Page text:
CAPE ELIZABETH — Cape Elizabeth Land Trust is gearing up for a winter of outdoor exploration and education with a series of programs designed to engage the community in nature-based activities. All programs require preregistration through Cape Elizabeth Community Services, and participants are encouraged to register at least 48 hours in advance for timely notifications regarding any changes or cancellations.

Cape Elizabeth Land Trust offers a winter of outdoor exploration and education with a series of programs designed to engage the community in nature-based activities. Courtesy photo/Ali Gustavson

The land trust’s Crosstown Winter Walk, slated for Saturday, Feb. 17, from 10 a.m. to 2 p.m., is an immersive traverse of over eight miles of both town of Cape Elizabeth and trust trails. Led by land trust member and Maine Master Naturalist Amy Witt, along with Stewardship Committee member Hans Hackett, the walk begins at Kettle Cove State Park. Participants, aged 12 and older, are advised to come prepared with ice traction due to potentially icy trail conditions. The meeting point is Fort Williams Park, where attendees will carpool to Kettle Cove. Highlights of the Crosstown Walk include Kettle Cove, Great Pond, Gull Crest trails, Chapel Woods, Robinson Woods Preserve, and Fort Williams Park.

Ali Gustavson, the trust’s education program coordinator, said, “It’s not just a hike; it’s a community experience. Participants get to explore Cape Elizabeth’s beautiful trails together, highlighting the interconnectedness of our town and the importance of preserving these natural spaces.”

The Animal Tracking for Families program, led by Gustavson, is scheduled for Feb. 21, from 10 to 11:30 a.m., at the Great Pond Fenway Road trailhead. Aimed at teaching participants common winter animal tracks and tracking skills, the educational outing is suitable for children aged 6 and older, accompanied by an adult.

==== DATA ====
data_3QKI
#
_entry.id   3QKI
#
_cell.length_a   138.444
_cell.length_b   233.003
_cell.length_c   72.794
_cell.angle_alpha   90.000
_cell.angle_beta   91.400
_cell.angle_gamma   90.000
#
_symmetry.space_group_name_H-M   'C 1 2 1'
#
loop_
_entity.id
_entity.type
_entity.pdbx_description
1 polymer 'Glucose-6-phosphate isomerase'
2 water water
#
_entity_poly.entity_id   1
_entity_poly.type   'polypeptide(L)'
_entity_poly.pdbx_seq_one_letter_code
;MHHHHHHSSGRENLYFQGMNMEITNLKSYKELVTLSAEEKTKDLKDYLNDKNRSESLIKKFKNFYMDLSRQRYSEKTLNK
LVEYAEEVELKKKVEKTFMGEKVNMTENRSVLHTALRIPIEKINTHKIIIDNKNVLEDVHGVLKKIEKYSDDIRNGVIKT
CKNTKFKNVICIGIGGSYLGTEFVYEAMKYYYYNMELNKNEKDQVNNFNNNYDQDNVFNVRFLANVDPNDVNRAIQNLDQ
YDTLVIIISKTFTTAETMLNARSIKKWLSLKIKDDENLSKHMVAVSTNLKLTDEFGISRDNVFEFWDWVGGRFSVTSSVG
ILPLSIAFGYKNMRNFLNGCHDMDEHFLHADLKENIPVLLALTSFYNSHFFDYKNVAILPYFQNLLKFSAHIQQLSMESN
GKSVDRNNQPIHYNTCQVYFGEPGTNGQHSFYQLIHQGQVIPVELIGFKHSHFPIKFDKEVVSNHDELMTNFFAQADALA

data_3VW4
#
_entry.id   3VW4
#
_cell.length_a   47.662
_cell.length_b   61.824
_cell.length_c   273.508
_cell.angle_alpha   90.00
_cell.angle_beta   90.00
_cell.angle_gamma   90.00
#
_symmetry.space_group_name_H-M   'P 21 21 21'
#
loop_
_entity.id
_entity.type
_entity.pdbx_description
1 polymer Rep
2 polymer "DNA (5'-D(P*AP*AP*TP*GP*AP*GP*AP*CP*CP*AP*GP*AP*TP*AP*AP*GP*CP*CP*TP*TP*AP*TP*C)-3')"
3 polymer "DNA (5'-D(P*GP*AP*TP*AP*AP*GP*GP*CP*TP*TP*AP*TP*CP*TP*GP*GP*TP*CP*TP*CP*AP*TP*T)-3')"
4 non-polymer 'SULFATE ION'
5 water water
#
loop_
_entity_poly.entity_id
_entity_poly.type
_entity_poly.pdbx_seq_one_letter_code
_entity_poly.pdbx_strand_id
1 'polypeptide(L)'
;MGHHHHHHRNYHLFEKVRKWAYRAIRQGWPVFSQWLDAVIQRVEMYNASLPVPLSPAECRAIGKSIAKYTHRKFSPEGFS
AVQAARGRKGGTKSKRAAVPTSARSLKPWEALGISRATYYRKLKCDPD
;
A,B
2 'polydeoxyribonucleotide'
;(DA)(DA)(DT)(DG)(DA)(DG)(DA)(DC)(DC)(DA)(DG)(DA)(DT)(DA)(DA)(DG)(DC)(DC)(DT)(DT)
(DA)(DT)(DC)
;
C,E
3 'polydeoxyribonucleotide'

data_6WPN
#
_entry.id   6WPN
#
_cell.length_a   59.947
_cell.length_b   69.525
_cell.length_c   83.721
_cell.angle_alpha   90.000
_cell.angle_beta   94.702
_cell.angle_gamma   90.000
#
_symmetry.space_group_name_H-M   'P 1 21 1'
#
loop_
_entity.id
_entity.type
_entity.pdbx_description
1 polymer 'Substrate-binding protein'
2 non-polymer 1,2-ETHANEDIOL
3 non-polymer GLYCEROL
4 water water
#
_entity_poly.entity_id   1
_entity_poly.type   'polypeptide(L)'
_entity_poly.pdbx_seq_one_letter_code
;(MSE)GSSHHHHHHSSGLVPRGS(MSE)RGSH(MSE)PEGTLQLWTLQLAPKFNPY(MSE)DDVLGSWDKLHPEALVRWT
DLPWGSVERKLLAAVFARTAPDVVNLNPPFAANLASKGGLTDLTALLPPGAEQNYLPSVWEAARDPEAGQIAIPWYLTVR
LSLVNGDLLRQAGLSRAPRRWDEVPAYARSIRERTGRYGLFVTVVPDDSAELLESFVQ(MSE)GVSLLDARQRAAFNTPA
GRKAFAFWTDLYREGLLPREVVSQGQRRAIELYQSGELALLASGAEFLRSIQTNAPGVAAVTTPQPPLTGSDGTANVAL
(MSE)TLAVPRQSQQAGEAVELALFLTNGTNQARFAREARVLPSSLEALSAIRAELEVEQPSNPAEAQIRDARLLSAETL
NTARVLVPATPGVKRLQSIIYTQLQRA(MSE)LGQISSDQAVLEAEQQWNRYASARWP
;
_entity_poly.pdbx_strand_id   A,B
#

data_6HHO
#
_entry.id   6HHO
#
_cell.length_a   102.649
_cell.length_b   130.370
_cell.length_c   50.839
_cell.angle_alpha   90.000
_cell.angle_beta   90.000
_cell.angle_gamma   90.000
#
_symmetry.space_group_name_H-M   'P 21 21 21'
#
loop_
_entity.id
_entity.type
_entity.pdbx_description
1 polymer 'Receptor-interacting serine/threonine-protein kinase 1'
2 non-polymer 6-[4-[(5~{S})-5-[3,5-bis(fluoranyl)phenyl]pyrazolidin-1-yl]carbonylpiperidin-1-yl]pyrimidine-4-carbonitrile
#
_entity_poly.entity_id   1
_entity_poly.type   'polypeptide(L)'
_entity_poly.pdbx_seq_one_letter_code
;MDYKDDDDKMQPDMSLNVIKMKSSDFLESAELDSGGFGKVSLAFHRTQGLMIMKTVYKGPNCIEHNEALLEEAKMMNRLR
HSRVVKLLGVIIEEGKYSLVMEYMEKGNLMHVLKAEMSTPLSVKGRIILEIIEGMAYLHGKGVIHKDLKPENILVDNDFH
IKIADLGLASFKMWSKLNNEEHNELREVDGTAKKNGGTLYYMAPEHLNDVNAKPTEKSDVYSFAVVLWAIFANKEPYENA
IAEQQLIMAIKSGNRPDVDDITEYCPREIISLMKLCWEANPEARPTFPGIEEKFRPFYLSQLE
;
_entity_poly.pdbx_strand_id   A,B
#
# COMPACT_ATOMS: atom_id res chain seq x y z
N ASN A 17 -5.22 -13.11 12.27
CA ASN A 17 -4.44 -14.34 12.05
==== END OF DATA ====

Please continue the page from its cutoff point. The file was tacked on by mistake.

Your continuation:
“Participants will learn basic animal tracking skills and common animal evidence that can be seen around Cape Elizabeth in the winter,” Gustavson said. “We will provide handheld tracking guides and other resources to aid in identifying tracks.”

The program, contingent on acceptable weather conditions, costs $6 for a parent and one child. Participants must meet at the end of Fenway Road. “We want families to not just learn about animal tracks but to actively engage with the environment,” Gustavson said. “The handheld track guides we provide are a tool to empower participants to observe and identify animal tracks on their own, fostering a deeper connection to nature.”


In collaboration with Thomas Memorial Library, the land trust will presents the Amphibian “Big Night” Program on Thursday, March 28, at 6:30 p.m. The program features Greg LeClair, a winner of the National Conservation Young Leader Award and the founder of Maine’s Big Night initiative.

“We are incredibly excited to be hosting Greg LeClair, a PhD student at UMaine and the founder of Maine’s Big Night,” Gustavson said. “Big Night is the first warm, rainy night of the spring when amphibians such as frogs and salamanders begin making their way to vernal pools to lay their eggs. Greg will be speaking about Maine’s Big Night and how communities can contribute to important conservation efforts.”

LeClair, currently studying ecology and environmental sciences at the University of Maine, will discuss the program, that focuses on protecting amphibians during their migration. The presentation, followed by walking programs in the subsequent weeks, aims to engage citizens in community science initiatives. The event is free, with no registration required.

“Given the unpredictable nature of Big Night, our initial presentation is designed to inform and build excitement,” Gustavson said. “Following that, we plan to take interested individuals out on the trails in the weeks after the presentation, providing a hands-on experience of witnessing the amphibians in action.”

Preregistration is encouraged for the programs. “Preregistration is crucial for us to communicate any changes or cancellations promptly,” said Gustavson. “It ensures that participants have the latest information and can make the most of their outdoor experience with Cape Elizabeth Land Trust.”

For more information or to register, contact Ali Gustavson at or 207-767-6054.

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